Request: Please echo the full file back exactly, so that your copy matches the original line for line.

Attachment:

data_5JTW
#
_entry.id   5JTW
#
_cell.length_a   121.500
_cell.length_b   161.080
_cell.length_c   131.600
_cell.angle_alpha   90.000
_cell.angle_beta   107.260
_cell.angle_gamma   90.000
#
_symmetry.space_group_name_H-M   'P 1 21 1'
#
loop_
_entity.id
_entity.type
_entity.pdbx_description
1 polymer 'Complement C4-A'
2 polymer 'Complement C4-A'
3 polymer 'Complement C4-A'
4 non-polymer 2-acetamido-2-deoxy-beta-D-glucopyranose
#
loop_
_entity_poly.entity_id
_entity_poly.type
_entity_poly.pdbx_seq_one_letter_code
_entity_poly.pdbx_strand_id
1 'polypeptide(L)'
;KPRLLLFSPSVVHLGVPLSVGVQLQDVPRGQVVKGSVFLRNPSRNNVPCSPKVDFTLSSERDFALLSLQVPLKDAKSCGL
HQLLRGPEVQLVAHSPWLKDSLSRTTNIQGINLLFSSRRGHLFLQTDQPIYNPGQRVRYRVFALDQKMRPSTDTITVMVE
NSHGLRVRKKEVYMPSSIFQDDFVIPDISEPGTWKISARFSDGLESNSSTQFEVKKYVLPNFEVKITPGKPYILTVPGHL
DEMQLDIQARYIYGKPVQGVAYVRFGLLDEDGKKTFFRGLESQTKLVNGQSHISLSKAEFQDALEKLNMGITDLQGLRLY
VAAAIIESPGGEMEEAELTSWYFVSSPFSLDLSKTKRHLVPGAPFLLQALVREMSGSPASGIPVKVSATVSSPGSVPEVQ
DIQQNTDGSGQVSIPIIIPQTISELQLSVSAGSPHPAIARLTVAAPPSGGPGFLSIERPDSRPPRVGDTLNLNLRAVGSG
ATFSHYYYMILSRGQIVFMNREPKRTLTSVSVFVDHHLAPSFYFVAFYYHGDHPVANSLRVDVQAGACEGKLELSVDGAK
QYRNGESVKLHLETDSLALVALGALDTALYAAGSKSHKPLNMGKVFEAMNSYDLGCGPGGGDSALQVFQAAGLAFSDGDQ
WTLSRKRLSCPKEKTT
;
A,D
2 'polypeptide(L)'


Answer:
data_5JTW
#
_entry.id   5JTW
#
_cell.length_a   121.500
_cell.length_b   161.080
_cell.length_c   131.600
_cell.angle_alpha   90.000
_cell.angle_beta   107.260
_cell.angle_gamma   90.000
#
_symmetry.space_group_name_H-M   'P 1 21 1'
#
loop_
_entity.id
_entity.type
_entity.pdbx_description
1 polymer 'Complement C4-A'
2 polymer 'Complement C4-A'
3 polymer 'Complement C4-A'
4 non-polymer 2-acetamido-2-deoxy-beta-D-glucopyranose
#
loop_
_entity_poly.entity_id
_entity_poly.type
_entity_poly.pdbx_seq_one_letter_code
_entity_poly.pdbx_strand_id
1 'polypeptide(L)'
;KPRLLLFSPSVVHLGVPLSVGVQLQDVPRGQVVKGSVFLRNPSRNNVPCSPKVDFTLSSERDFALLSLQVPLKDAKSCGL
HQLLRGPEVQLVAHSPWLKDSLSRTTNIQGINLLFSSRRGHLFLQTDQPIYNPGQRVRYRVFALDQKMRPSTDTITVMVE
NSHGLRVRKKEVYMPSSIFQDDFVIPDISEPGTWKISARFSDGLESNSSTQFEVKKYVLPNFEVKITPGKPYILTVPGHL
DEMQLDIQARYIYGKPVQGVAYVRFGLLDEDGKKTFFRGLESQTKLVNGQSHISLSKAEFQDALEKLNMGITDLQGLRLY
VAAAIIESPGGEMEEAELTSWYFVSSPFSLDLSKTKRHLVPGAPFLLQALVREMSGSPASGIPVKVSATVSSPGSVPEVQ
DIQQNTDGSGQVSIPIIIPQTISELQLSVSAGSPHPAIARLTVAAPPSGGPGFLSIERPDSRPPRVGDTLNLNLRAVGSG
ATFSHYYYMILSRGQIVFMNREPKRTLTSVSVFVDHHLAPSFYFVAFYYHGDHPVANSLRVDVQAGACEGKLELSVDGAK
QYRNGESVKLHLETDSLALVALGALDTALYAAGSKSHKPLNMGKVFEAMNSYDLGCGPGGGDSALQVFQAAGLAFSDGDQ
WTLSRKRLSCPKEKTT
;
A,D
2 'polypeptide(L)'